It’s grilling season – and with that comes the sizzle and high-heat grill marks on your chicken, fish or (turkey) burgers. While the browning of those foods is important in the taste and texture of our meals, that browning represents a chemical change in our foods where a compound called advanced glycation end products (or AGE) is created. AGE formation occurs when foods that contain proteins, fats and sugars are prepared with high heat cooking methods like frying, grilling, broiling or roasting; and certain foods like animal proteins (especially beef) tend to form high amount of AGE’s when cooked. Processed and packaged foods are also large contributors as well.
AGE formation is significant because of the impact it can have on inflammation. These compounds affect every cell in the body and not only influence the aging process, but also can increase likelihood of developing diabetes or heart disease. AGE formation can accelerate atherosclerosis, or hardening of the artery walls, in addition to forming reactive oxygen species that may damage or disrupt normal blood pressure management and the function of the lining of artery walls. AGE formation has also been shown to occur in hyperglycemic episodes (high blood sugar) in those diagnosed with diabetes, and is thought to be a large contributing factor in the risk of developing of heart disease for this population.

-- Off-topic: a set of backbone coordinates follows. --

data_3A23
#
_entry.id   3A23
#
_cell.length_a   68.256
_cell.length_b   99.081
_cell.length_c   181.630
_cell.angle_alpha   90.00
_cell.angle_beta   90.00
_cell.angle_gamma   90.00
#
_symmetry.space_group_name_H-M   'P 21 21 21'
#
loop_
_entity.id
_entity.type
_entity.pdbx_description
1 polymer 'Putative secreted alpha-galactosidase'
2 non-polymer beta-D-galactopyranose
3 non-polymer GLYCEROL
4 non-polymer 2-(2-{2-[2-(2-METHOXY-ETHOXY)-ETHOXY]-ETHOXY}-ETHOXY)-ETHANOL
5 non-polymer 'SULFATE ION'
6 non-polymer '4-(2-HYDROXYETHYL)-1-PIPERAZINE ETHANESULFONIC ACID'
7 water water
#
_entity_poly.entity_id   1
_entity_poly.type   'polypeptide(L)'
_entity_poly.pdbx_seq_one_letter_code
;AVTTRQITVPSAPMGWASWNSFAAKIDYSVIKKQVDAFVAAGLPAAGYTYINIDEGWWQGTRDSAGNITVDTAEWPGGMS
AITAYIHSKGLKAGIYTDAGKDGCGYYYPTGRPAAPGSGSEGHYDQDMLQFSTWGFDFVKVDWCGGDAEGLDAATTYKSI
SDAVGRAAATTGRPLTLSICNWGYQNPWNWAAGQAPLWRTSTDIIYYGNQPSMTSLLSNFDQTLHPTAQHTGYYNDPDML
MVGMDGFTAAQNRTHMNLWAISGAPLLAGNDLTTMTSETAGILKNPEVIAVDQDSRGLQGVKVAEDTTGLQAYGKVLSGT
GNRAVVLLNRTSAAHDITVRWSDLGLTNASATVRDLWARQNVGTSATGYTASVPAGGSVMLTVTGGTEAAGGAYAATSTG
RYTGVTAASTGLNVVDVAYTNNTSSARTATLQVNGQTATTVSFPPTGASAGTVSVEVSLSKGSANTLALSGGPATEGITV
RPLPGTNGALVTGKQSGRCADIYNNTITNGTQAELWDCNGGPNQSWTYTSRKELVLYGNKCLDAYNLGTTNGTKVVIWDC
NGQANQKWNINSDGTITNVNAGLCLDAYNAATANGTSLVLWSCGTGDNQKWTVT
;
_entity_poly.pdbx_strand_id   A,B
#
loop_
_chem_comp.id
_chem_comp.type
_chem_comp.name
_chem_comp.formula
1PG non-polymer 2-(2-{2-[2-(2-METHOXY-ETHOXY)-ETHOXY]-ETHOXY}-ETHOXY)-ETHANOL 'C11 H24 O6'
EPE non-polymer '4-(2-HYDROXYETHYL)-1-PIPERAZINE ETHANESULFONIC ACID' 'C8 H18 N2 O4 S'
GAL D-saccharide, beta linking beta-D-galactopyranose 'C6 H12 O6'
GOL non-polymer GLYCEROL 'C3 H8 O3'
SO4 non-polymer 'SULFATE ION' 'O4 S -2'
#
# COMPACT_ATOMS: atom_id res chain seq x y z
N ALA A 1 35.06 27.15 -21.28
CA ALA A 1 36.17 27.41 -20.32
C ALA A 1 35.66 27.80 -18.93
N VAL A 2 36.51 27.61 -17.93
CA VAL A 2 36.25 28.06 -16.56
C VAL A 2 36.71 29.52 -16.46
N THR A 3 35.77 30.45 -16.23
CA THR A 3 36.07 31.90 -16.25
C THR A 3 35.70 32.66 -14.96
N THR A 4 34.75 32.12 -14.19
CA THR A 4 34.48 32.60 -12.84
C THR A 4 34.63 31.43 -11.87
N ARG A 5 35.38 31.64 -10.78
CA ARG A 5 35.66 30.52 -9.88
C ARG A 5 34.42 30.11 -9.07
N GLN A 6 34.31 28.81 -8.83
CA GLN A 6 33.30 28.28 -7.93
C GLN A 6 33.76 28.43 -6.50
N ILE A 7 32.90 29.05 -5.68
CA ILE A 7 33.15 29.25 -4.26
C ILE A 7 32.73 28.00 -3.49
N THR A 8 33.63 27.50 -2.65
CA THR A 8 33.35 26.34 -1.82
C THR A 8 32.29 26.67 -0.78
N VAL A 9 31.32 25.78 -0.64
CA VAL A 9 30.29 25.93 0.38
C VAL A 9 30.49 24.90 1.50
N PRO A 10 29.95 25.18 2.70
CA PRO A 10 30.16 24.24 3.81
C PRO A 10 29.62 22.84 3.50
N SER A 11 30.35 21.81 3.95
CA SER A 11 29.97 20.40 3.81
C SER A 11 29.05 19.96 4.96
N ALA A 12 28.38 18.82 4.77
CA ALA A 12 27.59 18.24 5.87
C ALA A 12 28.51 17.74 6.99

While the “standard” American diet can be high in AGE consumption, there are ways to combat, or limit AGE formation and reduce risk of developing chronic disease associated with inflammation in the body. Limiting highly processed foods, and high heat cooking methods is a great way to start. Focus on increasing vegetables and fruits in the diet to increase intake of antioxidants. Whole grains and plant based proteins are not only lower in fat but have also been shown to decrease inflammatory markers as well.
For more information on diet, inflammation or diabetes, contact Beacon Health & Fitness dietitian Erica at firstname.lastname@example.org.